Videos of high-ranking LDS leaders discussing social issues anonymously released on conference weekend

SALT LAKE CITY -- A series of videos of high-ranking LDS Church leaders discussing various social issues were posted anonymously on YouTube on the last day of the church's semi-annual General Conference Sunday.

The videos, posted on the Mormon Leaks channel, cover a range of topics from politics to the housing crisis and marijuana to young single adults. The video that has garnered the most views and has caused a firestorm of comments online, relates to the leaders' discussion of cyber security, where homosexuality is brought into the conversation.

The video has garnered more than 10,000 views within a few hours of being posted Sunday and is embedded in the player below. The presenter talked about the various possible ways the Church could be attacked, which included technical, personnel or unintended attacks.

An example the presenter gave of a personnel breach was when Pfc. Bradley Manning, now known as Chelsea Manning, released sensitive military documents to the nonprofit organization WikiLeaks, which provides anonymous ways for independent sources to leak information to journalists.

"He contributed to worldwide stir by using a music CD...and a drive, or several, to transfer hundreds of thousands of confidential U.S. reports on Iraq, Afghanistan and U.S diplomacy to WikiLeaks, which then made them public," the presenter said of Manning.

The presenter categorized Manning's actions as a personnel attack.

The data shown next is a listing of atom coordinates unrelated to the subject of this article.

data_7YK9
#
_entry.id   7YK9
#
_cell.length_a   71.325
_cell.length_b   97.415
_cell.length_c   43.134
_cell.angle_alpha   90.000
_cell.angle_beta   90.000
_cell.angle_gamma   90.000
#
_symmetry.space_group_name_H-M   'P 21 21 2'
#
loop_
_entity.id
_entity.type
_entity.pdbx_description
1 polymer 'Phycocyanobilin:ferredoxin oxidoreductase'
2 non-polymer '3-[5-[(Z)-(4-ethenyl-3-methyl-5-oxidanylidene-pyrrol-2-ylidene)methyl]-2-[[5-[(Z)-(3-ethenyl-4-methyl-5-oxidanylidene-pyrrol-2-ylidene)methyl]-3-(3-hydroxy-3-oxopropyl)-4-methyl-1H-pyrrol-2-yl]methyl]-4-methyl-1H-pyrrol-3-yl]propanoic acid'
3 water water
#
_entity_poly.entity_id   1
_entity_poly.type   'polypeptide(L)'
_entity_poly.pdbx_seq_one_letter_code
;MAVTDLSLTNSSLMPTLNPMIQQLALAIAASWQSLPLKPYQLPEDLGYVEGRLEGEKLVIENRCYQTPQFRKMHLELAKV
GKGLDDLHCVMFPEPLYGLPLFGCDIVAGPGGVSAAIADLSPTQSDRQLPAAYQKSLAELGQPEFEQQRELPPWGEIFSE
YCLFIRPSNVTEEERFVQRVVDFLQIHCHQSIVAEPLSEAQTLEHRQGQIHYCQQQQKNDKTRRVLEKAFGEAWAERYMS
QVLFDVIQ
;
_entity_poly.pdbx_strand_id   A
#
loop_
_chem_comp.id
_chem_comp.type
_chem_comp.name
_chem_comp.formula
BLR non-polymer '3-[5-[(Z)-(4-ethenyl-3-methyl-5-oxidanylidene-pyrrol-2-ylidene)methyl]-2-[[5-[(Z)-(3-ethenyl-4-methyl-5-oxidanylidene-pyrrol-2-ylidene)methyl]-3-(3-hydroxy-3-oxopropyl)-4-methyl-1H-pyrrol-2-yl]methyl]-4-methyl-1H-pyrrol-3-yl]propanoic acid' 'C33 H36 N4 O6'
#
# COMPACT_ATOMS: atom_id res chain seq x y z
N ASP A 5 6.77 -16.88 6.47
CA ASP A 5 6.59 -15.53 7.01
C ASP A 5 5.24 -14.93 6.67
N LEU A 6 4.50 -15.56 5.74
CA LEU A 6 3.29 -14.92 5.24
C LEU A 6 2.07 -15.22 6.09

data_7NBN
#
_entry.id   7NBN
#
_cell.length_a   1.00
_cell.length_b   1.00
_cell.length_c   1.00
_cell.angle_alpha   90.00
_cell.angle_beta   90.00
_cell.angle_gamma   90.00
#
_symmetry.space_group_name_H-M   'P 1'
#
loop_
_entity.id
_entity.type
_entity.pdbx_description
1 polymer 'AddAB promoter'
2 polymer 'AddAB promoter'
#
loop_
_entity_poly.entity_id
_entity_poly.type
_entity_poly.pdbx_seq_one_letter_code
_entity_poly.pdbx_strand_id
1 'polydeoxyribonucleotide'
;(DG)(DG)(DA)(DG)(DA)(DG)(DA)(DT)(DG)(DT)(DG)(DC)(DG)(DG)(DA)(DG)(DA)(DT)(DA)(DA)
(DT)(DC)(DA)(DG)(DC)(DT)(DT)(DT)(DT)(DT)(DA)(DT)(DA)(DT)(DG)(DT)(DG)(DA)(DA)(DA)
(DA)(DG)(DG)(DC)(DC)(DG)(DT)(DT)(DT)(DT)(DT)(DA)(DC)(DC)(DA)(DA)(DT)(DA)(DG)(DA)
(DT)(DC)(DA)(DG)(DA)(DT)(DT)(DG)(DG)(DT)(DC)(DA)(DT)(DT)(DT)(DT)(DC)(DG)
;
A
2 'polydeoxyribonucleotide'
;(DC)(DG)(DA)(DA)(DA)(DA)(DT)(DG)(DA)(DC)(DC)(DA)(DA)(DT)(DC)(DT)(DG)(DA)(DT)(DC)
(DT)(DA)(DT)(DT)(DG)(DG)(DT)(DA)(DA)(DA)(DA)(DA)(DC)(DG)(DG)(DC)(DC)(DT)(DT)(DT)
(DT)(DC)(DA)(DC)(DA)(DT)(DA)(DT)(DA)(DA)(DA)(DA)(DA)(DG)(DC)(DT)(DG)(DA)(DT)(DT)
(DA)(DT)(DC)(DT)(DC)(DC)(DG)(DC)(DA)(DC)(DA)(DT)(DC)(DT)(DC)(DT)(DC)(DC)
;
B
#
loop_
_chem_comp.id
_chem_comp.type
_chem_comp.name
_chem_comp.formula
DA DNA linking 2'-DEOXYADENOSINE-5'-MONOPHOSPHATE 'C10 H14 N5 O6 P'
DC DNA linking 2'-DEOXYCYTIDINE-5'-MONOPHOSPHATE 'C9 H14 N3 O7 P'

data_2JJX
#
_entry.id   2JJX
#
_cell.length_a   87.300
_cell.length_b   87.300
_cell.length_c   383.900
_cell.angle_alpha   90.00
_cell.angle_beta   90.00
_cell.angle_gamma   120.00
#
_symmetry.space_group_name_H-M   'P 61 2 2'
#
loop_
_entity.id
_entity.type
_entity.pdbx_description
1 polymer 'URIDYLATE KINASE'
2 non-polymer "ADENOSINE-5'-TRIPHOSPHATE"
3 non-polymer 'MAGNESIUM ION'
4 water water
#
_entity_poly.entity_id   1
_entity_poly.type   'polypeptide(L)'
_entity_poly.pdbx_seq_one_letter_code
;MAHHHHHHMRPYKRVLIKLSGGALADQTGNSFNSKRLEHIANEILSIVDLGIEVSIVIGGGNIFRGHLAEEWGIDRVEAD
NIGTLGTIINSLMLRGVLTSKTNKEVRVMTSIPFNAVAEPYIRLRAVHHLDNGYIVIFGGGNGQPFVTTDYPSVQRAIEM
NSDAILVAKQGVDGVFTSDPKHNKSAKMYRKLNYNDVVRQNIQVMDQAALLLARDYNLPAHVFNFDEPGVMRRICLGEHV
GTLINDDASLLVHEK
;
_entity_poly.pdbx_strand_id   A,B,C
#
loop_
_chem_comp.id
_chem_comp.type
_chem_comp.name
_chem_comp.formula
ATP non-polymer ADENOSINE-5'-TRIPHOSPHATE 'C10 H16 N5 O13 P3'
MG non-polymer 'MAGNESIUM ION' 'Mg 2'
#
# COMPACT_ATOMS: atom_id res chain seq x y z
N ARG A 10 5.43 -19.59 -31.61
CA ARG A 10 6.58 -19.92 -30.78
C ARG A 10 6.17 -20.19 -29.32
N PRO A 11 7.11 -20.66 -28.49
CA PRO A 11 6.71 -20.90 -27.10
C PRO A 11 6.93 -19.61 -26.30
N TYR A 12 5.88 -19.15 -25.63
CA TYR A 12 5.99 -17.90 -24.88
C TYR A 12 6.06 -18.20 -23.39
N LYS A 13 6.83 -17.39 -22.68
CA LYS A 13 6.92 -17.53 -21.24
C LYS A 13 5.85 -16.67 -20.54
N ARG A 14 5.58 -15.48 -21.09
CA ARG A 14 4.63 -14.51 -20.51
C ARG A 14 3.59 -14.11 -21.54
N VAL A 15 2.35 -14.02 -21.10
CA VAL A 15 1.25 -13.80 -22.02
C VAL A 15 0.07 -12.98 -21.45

"Private Manning reportedly became depressed after his homosexual companion left him and then lectured him," the presenter said.

After the presentation, leaders had questions about Manning's sexuality.

Elder Dallin H. Oaks, a member of the Quorum of the Twelve Apostles, asks whether or not Manning's sexual orientation had been reported in the news.

“The reason I ask the question is not related to this presentation, but I’m suspicious that the news media covers up anything involving homosexuals when it would work to the disadvantage of the homosexual agenda and so on, and I just wondered if there was some of that in this?” Oaks asked.

The presenter said it was "in the collateral press" and covered by the New York Times.

Eric Hawkins, spokesman for the Church, addressed the release of the videos. He said most of the videos appear to be from briefings received by senior Church leaders between 2007-12.

"In these committee meetings, presentations are routinely received from various religious, political and subject matter experts on various topics," Hawkins said. "The purpose is to understand issues that may face the Church, and is in pursuit of the obligation Church leaders feel to be informed on and have open discussion about current issues. This is an informational forum, not a decision-making body," he said.